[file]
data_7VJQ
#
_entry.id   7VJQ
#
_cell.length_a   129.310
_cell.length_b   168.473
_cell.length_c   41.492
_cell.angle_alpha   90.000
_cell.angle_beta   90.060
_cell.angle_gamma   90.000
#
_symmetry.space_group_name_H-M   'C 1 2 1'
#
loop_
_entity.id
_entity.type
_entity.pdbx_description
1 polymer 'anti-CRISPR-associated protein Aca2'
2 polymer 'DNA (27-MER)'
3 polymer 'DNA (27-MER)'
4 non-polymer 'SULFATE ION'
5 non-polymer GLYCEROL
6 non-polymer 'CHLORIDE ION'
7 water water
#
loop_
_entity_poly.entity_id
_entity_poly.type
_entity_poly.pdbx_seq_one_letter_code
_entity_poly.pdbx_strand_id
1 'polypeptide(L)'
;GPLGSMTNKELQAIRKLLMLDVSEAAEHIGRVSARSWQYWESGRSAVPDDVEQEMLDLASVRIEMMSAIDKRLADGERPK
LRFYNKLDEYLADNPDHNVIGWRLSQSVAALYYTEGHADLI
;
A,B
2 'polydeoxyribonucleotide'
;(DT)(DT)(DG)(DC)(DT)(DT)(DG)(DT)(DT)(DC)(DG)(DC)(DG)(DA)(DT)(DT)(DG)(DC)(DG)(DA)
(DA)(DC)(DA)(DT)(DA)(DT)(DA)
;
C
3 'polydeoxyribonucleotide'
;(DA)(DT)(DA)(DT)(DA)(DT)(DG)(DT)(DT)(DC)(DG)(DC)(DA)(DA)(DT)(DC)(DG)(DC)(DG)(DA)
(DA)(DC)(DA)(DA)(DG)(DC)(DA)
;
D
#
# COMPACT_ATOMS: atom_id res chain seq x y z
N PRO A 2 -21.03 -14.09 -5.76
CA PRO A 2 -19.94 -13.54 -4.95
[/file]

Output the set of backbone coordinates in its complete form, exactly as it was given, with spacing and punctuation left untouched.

data_7VJQ
#
_entry.id   7VJQ
#
_cell.length_a   129.310
_cell.length_b   168.473
_cell.length_c   41.492
_cell.angle_alpha   90.000
_cell.angle_beta   90.060
_cell.angle_gamma   90.000
#
_symmetry.space_group_name_H-M   'C 1 2 1'
#
loop_
_entity.id
_entity.type
_entity.pdbx_description
1 polymer 'anti-CRISPR-associated protein Aca2'
2 polymer 'DNA (27-MER)'
3 polymer 'DNA (27-MER)'
4 non-polymer 'SULFATE ION'
5 non-polymer GLYCEROL
6 non-polymer 'CHLORIDE ION'
7 water water
#
loop_
_entity_poly.entity_id
_entity_poly.type
_entity_poly.pdbx_seq_one_letter_code
_entity_poly.pdbx_strand_id
1 'polypeptide(L)'
;GPLGSMTNKELQAIRKLLMLDVSEAAEHIGRVSARSWQYWESGRSAVPDDVEQEMLDLASVRIEMMSAIDKRLADGERPK
LRFYNKLDEYLADNPDHNVIGWRLSQSVAALYYTEGHADLI
;
A,B
2 'polydeoxyribonucleotide'
;(DT)(DT)(DG)(DC)(DT)(DT)(DG)(DT)(DT)(DC)(DG)(DC)(DG)(DA)(DT)(DT)(DG)(DC)(DG)(DA)
(DA)(DC)(DA)(DT)(DA)(DT)(DA)
;
C
3 'polydeoxyribonucleotide'
;(DA)(DT)(DA)(DT)(DA)(DT)(DG)(DT)(DT)(DC)(DG)(DC)(DA)(DA)(DT)(DC)(DG)(DC)(DG)(DA)
(DA)(DC)(DA)(DA)(DG)(DC)(DA)
;
D
#
# COMPACT_ATOMS: atom_id res chain seq x y z
N PRO A 2 -21.03 -14.09 -5.76
CA PRO A 2 -19.94 -13.54 -4.95